Due to their lower rank in the ritual itself, their younger age, or simply their disparities in size and age, the younger children exhibit lower levels of coca and alcohol usage. Perhaps there was a greater need to sedate the Maiden because she was an older child, Wilson speculated.
These kids were allowed to go peacefully, unlike other capacocha sites that display signs of violence like cranial injuries. In terms of mastering the procedures for carrying out this kind of sacrifice, Wilson said, “Either they got it right, or these children went much more quietly.”
Sacrifices Approved By The State
Although Kelly Knudson, an archaeological chemist at Arizona State University, was not involved in the work, she said it was intriguing. She demonstrated how archaeological science could aid in understanding both the small-scale minutiae of individual lives and the bigger structures of ancient societies.
“Seeing increases in both the consumption of alcohol and coca is very interesting, both in terms of the capacocha sacrifices and their lives before they died, and also in terms of what it can tell us about Inca coercion and control,” Knudson said.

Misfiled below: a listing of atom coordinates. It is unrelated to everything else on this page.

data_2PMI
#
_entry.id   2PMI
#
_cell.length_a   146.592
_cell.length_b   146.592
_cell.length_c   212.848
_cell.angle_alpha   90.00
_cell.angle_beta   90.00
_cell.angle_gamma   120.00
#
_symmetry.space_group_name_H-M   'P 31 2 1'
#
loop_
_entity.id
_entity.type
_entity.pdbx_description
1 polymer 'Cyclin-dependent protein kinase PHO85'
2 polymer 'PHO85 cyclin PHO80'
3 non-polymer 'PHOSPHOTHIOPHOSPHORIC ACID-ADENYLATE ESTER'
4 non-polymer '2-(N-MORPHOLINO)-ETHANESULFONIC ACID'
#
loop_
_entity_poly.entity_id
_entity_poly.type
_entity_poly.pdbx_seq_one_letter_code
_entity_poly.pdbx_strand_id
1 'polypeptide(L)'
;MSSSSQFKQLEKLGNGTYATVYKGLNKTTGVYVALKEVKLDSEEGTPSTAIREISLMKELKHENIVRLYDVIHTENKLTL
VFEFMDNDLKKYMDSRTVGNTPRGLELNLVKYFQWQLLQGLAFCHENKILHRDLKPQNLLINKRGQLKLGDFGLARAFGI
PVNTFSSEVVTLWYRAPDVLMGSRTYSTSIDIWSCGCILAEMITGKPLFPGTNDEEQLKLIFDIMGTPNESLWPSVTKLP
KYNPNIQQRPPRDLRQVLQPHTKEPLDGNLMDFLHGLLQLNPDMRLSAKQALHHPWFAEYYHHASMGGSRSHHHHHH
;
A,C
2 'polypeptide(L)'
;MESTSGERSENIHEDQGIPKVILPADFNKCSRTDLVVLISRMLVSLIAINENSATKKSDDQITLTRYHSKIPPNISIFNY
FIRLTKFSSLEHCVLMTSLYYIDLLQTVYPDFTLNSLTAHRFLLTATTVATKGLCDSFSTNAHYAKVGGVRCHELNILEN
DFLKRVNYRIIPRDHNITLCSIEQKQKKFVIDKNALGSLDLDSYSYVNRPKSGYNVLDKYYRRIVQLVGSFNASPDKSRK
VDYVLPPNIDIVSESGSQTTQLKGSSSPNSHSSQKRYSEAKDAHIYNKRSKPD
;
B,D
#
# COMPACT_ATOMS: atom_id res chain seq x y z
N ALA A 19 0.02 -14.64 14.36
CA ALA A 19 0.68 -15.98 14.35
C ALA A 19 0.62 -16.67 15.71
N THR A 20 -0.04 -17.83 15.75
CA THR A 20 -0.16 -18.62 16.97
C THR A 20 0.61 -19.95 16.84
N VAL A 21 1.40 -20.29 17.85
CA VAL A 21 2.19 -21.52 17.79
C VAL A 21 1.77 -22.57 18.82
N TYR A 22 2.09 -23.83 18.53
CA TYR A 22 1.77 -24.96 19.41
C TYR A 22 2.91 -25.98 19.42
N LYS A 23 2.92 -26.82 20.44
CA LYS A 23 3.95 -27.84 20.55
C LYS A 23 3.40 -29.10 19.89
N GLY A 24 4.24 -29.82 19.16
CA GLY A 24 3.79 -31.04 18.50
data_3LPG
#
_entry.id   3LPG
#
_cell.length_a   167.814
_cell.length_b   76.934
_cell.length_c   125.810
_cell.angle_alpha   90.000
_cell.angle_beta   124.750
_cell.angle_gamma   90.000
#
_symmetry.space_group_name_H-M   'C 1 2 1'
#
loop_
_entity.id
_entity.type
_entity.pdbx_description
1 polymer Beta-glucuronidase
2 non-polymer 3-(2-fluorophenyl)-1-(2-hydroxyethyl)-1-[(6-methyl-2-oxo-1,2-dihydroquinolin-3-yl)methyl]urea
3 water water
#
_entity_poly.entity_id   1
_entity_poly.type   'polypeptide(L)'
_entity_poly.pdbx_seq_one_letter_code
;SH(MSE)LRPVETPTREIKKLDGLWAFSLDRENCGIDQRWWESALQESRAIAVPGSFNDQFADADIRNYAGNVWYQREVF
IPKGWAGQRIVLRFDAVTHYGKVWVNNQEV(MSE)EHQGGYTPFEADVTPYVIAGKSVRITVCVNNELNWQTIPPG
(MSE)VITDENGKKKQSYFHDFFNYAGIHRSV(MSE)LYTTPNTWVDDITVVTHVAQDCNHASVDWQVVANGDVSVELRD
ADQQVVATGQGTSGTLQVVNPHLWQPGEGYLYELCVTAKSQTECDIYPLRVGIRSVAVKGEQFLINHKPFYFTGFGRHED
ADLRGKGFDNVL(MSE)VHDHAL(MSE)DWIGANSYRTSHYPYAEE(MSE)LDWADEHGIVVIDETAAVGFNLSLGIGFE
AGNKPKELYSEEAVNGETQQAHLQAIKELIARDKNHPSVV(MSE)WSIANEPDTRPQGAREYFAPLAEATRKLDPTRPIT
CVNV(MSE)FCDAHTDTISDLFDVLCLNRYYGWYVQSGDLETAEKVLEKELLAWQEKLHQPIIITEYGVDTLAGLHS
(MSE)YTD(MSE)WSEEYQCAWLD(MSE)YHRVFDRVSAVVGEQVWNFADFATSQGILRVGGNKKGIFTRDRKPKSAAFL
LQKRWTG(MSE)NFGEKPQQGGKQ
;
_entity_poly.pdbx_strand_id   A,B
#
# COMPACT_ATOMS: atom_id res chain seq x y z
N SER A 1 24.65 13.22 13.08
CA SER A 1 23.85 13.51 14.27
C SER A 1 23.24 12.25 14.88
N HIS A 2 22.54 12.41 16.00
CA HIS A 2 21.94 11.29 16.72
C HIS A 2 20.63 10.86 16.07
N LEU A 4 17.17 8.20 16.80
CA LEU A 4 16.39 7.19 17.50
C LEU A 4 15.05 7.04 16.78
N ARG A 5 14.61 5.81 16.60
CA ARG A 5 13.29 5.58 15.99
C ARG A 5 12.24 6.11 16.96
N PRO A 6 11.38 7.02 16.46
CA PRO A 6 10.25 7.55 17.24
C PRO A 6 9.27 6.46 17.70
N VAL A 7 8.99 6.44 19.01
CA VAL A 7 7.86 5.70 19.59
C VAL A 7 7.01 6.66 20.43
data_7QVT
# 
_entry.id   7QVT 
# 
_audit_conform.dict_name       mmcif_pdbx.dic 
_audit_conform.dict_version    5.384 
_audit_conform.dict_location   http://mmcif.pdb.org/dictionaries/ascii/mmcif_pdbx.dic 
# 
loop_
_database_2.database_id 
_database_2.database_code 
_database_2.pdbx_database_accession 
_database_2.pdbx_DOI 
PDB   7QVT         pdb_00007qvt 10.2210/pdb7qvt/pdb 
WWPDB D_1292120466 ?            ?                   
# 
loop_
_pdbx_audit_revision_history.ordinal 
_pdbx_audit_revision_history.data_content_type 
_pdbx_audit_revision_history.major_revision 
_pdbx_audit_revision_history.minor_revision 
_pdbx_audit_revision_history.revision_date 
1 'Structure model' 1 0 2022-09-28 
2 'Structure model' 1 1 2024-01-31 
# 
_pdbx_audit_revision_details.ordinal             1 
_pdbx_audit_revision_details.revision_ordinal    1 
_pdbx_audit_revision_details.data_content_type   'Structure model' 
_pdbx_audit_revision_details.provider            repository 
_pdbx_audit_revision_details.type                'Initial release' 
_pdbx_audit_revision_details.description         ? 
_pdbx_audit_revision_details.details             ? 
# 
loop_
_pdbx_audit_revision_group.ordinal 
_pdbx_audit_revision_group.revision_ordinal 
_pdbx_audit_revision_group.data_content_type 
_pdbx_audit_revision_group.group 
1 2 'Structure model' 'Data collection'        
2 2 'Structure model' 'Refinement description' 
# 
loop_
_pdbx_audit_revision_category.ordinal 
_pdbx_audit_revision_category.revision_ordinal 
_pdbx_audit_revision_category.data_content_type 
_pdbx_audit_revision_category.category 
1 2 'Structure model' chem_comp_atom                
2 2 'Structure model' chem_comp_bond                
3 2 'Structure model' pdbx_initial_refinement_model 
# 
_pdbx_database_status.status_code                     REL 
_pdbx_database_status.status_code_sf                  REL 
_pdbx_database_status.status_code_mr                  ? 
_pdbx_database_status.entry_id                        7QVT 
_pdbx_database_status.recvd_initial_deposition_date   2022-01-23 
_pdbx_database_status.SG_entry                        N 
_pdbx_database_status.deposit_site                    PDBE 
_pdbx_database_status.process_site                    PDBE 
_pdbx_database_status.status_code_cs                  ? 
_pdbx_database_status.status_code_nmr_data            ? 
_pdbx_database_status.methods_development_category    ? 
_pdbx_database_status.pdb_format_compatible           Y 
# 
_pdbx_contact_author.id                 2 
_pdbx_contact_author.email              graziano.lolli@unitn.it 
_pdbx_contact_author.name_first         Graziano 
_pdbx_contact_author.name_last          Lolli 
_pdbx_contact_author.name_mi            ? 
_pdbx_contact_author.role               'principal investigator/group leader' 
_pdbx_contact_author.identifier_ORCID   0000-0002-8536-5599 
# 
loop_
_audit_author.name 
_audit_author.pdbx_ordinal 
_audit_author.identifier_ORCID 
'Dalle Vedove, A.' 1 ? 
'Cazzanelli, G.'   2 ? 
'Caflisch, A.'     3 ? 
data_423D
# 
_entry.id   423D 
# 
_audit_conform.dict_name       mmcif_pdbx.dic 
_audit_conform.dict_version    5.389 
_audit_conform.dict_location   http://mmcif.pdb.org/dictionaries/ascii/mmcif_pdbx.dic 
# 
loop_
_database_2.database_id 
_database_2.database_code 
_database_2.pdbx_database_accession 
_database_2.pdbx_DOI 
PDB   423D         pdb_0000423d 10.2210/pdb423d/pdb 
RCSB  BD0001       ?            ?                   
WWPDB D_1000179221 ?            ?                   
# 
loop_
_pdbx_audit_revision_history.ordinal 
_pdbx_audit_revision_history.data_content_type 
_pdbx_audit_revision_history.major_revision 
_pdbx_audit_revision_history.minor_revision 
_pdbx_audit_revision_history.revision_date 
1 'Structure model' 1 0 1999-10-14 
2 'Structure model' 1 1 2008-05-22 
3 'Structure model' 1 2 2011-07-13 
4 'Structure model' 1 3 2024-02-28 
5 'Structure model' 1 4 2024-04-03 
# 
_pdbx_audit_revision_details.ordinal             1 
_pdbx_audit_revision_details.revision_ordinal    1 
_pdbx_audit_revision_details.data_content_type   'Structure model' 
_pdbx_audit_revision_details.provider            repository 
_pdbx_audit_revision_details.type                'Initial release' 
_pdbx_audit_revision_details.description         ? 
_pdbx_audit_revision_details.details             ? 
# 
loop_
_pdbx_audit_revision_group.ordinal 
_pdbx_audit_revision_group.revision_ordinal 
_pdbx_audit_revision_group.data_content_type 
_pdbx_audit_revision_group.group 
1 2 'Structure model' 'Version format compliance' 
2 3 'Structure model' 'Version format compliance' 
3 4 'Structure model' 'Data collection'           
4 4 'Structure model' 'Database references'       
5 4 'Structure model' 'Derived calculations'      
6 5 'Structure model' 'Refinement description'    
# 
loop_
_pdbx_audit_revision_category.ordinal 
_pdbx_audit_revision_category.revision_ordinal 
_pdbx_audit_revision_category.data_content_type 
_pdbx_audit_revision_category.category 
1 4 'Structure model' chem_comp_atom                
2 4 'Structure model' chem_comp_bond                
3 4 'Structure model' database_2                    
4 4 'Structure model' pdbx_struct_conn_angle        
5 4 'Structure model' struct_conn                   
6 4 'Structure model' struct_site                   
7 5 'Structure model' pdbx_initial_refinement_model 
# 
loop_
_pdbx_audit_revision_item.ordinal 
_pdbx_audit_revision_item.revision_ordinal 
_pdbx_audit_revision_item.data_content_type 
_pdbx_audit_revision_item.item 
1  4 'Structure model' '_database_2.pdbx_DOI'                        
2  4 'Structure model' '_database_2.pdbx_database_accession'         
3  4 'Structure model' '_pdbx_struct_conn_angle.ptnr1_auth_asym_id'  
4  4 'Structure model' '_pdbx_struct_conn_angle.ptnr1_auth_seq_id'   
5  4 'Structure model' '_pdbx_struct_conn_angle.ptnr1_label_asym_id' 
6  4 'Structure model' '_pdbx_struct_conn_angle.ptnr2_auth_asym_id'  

According to the study’s authors, the system of control that led these kids to a remote mountaintop at a high altitude exhibits all the characteristics of top-level state support and may have taken place due to the empire’s military and political expansion just before the arrival of the Spanish.
“The sort of logistical support needed even today to work at this altitude is extensive,” Wilson explained. “And here we’re talking about evidence that points to the highest possible, imperial-level support. Some artifacts and clothes are elite and refined products from the four corners of the Inca Empire.”
Such items include feathered headdresses from the Amazon Basin and figurines fashioned of spondylus shells that were transported from the shore. Only the wealthiest members of society could purchase wonderfully carved gold and silver statues covered with miniature clothes that had been expertly stitched. “I think the whole assemblage represents their status and the symbolism that this was undertaken under the highest possible sanction,” he added. Wilson and his co-authors contend that such sacrifices might have been a highly stratified tool for enforcing social control over huge tracts of the conquered land.
According to a study published in PloS ONE last year, the Maiden had a lung illness at the time of the sacrifice.
There is Support for Early Spanish Chronicles